Wouldn't this business be easier if we could just access other people’s devices and directly control what music they stream? With Stationhead, now you can.
Stationhead is a mobile community of personal radio stations. Users add songs to their stations, which play in constant rotation 24 hours a day, while followers, fans, and friends tune in and out at their leisure. The music itself is fetched from the streaming provider that each user must connect with at sign-up, meaning every song heard through Stationhead registers a paid stream on Spotify Premium or Apple Music (more platforms have been promised). Open the mic to add commentary between songs (called “going ON”) and invite listeners ON the broadcast to conduct interviews or take requests. The most valuable feature, the BITE button, allows listeners to add the song they’re hearing into rotation on their own station with just one click.
Still in private beta, Stationhead’s daily active user base isn’t yet a disruptive threat, but when the medium catches on the music industry will experience a massive decentralization of power.
I was only minutes into witnessing my first live Stationhead demo when a listener typed something very important into the chat feed: “play Highly Suspect’s my name is human!” I was puzzled. Did this guy just ask permission to hear a song he could easily stream himself? As the presenter placed the song into the queue, I had a flashback to being twelve years old, jammed in the back of my mom’s royal blue Cavalier coupe. The Ace of Base tape was in the center console, of course, but somehow “The Sign” made my sister and I way more excited when it came on the radio.
I’ve been a part of over 100 Stationhead broadcasts since that afternoon last November, and each one has been littered with educated adults asking permission to hear music that is otherwise two taps away. Why? Because it’s thrilling to experience music together. Couple the concurrent chat feed with guest commentary capabilities and you have a totally immersive, social listening experience. More than just a streaming app, Stationhead uses music to feed our fundamental human need for connectedness. I believe the world needs technology that delivers this at scale.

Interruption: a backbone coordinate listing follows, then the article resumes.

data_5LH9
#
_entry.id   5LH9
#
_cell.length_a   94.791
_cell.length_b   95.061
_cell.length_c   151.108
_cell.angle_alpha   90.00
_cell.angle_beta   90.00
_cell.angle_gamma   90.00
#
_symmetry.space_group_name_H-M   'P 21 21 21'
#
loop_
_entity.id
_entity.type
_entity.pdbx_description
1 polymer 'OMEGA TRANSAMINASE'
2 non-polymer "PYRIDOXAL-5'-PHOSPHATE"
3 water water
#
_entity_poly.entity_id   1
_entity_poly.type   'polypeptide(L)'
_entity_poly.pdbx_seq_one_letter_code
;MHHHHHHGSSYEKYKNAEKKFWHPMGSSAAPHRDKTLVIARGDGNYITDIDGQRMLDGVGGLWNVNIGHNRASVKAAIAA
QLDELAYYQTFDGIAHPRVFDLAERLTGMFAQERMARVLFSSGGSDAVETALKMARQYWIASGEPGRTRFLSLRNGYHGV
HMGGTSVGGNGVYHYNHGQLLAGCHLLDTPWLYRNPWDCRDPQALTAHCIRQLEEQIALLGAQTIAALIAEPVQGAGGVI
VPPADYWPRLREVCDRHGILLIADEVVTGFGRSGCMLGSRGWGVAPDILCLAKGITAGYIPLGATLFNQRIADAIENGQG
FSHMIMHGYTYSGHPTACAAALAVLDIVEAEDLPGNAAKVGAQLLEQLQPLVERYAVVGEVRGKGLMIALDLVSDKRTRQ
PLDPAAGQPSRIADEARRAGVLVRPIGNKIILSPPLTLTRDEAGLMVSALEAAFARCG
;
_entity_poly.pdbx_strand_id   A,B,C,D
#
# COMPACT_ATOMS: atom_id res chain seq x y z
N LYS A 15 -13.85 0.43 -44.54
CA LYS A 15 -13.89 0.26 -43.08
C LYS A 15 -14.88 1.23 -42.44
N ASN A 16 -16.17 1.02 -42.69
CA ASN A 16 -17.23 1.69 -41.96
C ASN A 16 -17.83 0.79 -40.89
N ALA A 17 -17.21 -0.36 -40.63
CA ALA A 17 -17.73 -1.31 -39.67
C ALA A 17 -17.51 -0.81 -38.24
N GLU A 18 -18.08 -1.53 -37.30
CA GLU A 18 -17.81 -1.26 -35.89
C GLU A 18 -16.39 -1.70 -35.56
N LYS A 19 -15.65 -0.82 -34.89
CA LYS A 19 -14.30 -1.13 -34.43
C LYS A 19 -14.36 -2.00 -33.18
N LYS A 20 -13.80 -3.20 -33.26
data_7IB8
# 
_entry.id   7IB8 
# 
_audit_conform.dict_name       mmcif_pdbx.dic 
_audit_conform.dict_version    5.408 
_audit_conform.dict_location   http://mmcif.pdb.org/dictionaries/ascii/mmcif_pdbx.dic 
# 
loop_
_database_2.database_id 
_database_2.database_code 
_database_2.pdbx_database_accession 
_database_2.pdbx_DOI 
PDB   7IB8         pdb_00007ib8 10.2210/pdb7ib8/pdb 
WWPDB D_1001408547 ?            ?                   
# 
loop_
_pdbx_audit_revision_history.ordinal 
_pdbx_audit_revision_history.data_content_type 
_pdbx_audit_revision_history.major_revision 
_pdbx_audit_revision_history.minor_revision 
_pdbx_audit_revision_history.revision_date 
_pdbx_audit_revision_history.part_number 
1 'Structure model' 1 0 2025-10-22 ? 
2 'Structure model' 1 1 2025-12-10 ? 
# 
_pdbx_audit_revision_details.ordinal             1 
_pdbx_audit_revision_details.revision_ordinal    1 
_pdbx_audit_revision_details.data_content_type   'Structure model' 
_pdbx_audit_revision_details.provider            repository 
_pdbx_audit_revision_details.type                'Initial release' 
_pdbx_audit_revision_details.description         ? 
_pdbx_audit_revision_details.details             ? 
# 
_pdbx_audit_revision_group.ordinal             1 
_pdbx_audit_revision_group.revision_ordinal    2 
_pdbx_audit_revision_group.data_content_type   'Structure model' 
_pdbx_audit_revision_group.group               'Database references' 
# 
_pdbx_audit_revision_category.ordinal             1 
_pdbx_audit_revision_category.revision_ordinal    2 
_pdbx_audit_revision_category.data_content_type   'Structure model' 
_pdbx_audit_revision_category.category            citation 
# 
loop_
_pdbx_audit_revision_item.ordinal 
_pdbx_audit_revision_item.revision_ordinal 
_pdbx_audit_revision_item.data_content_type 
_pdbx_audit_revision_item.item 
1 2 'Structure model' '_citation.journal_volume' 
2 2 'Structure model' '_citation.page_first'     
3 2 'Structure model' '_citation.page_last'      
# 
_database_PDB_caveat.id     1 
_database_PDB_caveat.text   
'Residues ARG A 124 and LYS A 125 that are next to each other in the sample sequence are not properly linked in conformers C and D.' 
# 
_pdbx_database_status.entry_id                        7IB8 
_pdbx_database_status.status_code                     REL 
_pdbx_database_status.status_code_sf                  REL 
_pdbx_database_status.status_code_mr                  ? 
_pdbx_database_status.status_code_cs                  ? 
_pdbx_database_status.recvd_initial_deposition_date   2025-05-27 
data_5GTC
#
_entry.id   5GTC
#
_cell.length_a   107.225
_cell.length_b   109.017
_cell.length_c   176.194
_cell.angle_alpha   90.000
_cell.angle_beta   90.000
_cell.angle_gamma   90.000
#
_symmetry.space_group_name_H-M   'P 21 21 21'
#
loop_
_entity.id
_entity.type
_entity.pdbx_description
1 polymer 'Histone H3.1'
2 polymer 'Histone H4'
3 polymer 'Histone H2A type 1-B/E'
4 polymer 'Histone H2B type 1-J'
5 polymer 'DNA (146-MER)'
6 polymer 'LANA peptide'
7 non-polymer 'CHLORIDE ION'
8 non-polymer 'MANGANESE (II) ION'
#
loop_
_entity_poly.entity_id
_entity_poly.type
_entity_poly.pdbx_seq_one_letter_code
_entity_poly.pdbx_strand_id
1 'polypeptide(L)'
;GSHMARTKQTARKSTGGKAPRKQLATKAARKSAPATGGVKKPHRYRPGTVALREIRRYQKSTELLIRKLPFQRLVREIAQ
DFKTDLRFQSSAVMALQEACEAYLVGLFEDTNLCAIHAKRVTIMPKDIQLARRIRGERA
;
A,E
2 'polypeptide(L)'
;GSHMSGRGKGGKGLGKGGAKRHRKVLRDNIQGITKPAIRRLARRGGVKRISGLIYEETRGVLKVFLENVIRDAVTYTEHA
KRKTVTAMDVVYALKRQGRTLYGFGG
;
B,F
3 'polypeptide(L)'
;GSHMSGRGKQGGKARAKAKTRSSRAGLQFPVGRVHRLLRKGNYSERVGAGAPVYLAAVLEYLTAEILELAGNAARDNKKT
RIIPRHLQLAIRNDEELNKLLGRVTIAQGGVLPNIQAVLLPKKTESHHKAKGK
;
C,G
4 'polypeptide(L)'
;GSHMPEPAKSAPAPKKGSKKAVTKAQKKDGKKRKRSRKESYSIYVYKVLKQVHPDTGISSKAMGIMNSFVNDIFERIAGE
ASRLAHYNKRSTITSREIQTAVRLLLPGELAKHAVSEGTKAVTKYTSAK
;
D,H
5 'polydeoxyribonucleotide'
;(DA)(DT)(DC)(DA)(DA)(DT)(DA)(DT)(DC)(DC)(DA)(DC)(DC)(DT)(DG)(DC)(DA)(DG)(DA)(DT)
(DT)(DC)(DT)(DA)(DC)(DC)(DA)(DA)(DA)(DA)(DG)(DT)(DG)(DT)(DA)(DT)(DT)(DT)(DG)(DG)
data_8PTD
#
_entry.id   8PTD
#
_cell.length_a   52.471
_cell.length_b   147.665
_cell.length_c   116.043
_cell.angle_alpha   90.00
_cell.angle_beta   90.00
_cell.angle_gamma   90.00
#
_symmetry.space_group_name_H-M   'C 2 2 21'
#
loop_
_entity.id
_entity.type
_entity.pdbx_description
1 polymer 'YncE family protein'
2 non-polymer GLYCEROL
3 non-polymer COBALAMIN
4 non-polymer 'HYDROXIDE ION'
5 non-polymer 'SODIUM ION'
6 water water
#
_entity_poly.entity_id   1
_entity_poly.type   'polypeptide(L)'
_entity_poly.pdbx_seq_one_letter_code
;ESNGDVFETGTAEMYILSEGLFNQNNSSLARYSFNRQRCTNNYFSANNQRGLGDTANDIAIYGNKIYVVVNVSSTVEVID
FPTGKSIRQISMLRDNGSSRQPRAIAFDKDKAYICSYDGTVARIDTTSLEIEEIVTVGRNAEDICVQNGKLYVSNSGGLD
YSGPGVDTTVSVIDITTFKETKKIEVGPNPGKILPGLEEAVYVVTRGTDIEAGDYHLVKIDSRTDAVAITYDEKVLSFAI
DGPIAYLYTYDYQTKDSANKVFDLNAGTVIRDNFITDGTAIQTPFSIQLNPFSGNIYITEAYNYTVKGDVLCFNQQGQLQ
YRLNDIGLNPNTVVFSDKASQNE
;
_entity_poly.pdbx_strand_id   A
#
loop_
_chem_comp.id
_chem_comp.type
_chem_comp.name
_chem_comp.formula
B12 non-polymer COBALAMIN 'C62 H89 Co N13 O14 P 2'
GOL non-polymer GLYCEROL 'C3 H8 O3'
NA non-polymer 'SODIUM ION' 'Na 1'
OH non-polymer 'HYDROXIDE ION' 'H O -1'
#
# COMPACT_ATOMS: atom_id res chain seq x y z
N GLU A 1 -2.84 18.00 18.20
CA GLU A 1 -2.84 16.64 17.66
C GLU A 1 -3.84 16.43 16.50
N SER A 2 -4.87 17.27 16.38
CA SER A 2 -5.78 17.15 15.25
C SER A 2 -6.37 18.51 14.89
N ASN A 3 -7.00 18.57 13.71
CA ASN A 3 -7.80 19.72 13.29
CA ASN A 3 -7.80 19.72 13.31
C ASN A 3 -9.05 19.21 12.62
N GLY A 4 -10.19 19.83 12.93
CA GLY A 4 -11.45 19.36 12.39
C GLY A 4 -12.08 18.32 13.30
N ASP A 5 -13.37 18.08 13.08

We are undeniably in the midst of an audio renaissance. Screen fatigue is real and the market for visual content is beyond oversaturated. That’s why talented podcasters are being rewarded today and why entertaining Stationhead broadcasters will be tomorrow. Stationhead is the Facebook Live of podcasting: it’s snackable and unapologetically raw with virtually no barriers to entry. Throw in fully licensed access to every song in the universe and power users will flock. What’s more, these celebrity creators will bring their existing fan bases for free, making Stationhead’s growth virtually costless.
Imagine a live-streaming video platform -- let’s call it “PrimeCast” -- that requires every user to connect through Amazon Prime. When a consumer product appears on camera it is automatically ordered by every viewer present (Earth to Bezos...genius idea alert!). It wouldn’t take long for every professional creator under the sun to realize the commercial power of being “PrimeCast famous.” Stationhead is that exact concept, only for music: friends and fans come to be entertained by you, but every time you play a song it registers a paid stream on the listener’s premium streaming account. Play 10 songs for 100,000 listeners and you will generate 1,000,000 paid streams. To think, if each of the 4,000,000+ views on my Instagram skit with Supreme Patty had resulted in a paid stream of Famous Dex’s “Pick It Up,” it would have meant bookoo bucks. Stationhead is making that outcome possible, which is why influential people are joining the community every week in search of the tremendous power that will come with being “Stationhead famous.”
When individuals like you and me are programing independent “radio” stations with million-plus audiences, playlisting and promotion will be fully democratized and the major label business model will be severely disintermediated. Artists will self-release through networks of independent Stationhead gatekeepers and the best songs will become the subjects of widely publicized “BITE button success stories.”, all on their own. Unless, of course, major labels figure out how to build the largest Stationhead stations for themselves (hint, hint).
Stay tuned for station-building best practices, or come ON one of my weekly broadcasts and see for yourself. I’ll have the airhorn ready.
DISCLOSURE: I am an investor in Stationhead.
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